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Seasonal Tips: Big Projects

by Nellie Neal

Early spring’s the time to prune and fertilize evergreens to encourage new growth. Healthy plantings need only a trim and annual fertilizer to keep them growing. If that hedge looks sparse or only has leaves at the tips of each stem, rejuvenation is in order. Cut evergreen shrubs back by as much as half, or cut out dead limbs at ground level. Use a complete tree and shrub formula fertilizer after pruning and again in early summer to stimulate recovery.

Flowering shrubs set their buds for next year soon after blooming, so plan to prune them as the flowers fade.

As temperatures warm and lawns begin to green up, put fertilizer on your shopping list for turfgrasses and ground covers. Choose a complete formula, preferably with both fast and slow-release nitrogens to get lawns and evergreen groundcovers through the next three months. If you have flowering groundcovers, select a slow release fertilizer with less nitrogen in its formula.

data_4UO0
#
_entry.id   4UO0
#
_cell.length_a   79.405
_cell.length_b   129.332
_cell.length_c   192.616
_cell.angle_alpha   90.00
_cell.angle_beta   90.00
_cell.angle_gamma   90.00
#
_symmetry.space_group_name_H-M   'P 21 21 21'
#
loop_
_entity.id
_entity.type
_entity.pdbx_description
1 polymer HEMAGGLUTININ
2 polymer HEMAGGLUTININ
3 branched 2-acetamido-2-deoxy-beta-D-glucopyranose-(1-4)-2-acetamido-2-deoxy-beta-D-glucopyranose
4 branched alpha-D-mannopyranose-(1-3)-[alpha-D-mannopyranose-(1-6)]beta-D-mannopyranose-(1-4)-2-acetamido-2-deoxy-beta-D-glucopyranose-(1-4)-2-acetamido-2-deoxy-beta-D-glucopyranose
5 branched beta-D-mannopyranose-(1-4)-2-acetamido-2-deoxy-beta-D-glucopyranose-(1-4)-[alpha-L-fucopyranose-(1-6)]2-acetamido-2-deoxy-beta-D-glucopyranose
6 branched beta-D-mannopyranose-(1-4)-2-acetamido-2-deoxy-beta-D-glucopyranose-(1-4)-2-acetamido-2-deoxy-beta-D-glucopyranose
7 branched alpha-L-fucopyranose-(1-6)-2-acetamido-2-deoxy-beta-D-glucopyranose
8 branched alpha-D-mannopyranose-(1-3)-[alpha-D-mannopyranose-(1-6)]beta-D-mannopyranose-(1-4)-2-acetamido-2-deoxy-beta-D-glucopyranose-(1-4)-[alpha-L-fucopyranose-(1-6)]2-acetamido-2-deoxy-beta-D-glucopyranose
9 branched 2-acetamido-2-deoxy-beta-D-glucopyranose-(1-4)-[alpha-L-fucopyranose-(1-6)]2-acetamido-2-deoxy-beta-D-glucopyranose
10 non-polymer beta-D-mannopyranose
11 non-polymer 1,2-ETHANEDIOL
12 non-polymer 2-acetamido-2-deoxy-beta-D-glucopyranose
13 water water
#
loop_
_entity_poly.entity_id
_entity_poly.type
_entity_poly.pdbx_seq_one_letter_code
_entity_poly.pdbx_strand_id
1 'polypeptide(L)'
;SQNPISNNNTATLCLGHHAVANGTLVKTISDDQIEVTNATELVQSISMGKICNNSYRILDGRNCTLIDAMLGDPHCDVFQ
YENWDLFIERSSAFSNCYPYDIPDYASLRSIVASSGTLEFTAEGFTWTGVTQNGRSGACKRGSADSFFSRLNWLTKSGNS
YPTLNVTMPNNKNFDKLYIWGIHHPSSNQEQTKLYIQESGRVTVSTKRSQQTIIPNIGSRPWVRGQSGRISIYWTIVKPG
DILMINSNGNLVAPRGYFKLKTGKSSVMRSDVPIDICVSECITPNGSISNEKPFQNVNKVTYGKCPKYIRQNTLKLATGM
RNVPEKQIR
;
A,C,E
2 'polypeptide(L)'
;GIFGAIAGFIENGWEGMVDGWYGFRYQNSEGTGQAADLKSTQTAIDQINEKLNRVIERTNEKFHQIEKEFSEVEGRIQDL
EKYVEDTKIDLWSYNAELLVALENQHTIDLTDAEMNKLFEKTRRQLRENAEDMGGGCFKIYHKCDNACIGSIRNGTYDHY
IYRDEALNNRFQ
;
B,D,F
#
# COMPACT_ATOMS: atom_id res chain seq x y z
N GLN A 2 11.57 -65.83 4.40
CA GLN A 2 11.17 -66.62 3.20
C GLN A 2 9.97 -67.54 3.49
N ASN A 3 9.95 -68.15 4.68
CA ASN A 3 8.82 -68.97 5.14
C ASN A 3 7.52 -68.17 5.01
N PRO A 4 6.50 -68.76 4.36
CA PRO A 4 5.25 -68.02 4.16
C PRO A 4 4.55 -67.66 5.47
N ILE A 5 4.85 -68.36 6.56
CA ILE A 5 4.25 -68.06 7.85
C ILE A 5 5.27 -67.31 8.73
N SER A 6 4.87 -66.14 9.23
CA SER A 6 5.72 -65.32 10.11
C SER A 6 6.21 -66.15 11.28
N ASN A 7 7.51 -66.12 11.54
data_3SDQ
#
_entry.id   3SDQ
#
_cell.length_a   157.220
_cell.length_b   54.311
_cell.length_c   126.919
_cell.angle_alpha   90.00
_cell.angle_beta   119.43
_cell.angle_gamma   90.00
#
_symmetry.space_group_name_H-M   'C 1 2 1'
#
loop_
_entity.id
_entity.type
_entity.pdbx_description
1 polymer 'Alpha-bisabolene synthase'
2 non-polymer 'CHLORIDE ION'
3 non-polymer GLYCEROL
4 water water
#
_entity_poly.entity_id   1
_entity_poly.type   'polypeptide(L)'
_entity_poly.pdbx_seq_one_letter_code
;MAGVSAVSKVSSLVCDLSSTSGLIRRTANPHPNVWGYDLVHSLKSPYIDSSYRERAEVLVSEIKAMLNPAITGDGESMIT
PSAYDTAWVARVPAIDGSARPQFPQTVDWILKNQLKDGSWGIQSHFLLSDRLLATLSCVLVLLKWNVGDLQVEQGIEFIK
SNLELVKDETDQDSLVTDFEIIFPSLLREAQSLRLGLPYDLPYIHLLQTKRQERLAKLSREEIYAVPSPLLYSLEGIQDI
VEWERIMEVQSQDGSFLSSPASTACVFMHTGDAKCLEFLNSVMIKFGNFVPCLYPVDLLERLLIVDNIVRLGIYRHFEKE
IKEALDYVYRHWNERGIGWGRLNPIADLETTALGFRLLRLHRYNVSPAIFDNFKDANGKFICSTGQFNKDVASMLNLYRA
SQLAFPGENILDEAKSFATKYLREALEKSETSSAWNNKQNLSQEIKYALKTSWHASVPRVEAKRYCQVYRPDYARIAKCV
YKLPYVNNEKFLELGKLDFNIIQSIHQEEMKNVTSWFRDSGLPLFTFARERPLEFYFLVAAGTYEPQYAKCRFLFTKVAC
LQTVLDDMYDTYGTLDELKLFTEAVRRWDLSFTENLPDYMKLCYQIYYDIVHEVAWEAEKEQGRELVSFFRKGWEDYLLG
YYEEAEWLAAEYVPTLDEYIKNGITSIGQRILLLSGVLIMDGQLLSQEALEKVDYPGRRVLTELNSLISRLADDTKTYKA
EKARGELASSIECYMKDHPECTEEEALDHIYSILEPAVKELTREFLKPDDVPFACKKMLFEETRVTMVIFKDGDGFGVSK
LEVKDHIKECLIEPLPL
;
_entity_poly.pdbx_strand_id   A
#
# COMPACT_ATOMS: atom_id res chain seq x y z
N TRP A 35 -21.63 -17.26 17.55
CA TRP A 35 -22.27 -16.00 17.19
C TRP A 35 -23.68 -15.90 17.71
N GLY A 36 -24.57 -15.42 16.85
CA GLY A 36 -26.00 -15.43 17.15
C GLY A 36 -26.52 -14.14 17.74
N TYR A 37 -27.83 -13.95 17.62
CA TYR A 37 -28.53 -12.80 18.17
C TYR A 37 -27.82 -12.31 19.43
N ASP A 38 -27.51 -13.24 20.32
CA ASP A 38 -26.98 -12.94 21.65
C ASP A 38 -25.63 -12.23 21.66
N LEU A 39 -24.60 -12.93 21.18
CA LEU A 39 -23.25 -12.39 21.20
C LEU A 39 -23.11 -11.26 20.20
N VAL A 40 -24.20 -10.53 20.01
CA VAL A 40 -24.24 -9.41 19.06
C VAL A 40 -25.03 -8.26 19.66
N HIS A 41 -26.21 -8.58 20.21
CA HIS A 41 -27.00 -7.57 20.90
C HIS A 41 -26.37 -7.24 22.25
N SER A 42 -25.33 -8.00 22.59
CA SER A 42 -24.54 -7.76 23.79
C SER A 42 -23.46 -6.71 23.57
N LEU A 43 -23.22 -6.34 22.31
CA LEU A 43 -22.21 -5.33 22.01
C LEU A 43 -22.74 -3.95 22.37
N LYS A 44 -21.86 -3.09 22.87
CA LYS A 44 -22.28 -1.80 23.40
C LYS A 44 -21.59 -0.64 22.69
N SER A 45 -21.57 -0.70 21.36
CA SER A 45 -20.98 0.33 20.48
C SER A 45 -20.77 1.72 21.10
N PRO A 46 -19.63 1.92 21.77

Get a jump on cutworms, slugs, and snails that can destroy newly transplanted flowers and vegetables. Prevent their access with old fashioned barriers: put a collar on ‘em. Half-inch strips of cardboard wrapped around the little stems of peppers and tomatoes will keep cutworms from gaining a death grip. For clumping plants like petunias that slugs and snails adore, use a styrofoam plate collar. Slit the plate from one edge to the center and slide the plate around the plant. Keep the collars on until plants harden off.

In many parts of the country, spring delivers everything you need to start a terrific compost pile. Some trees, like red oak, seem to hold on to their last leaves forever, or at least until new growth pushes them off in early spring. At almost the same time, the lawn needs its first mowing. Combine the two, sprinkle the leaf pile with an organic nitrogen, and keep moist but not wet. For easy turning, put your compost pile in one bin and turn it with a fork into the other.



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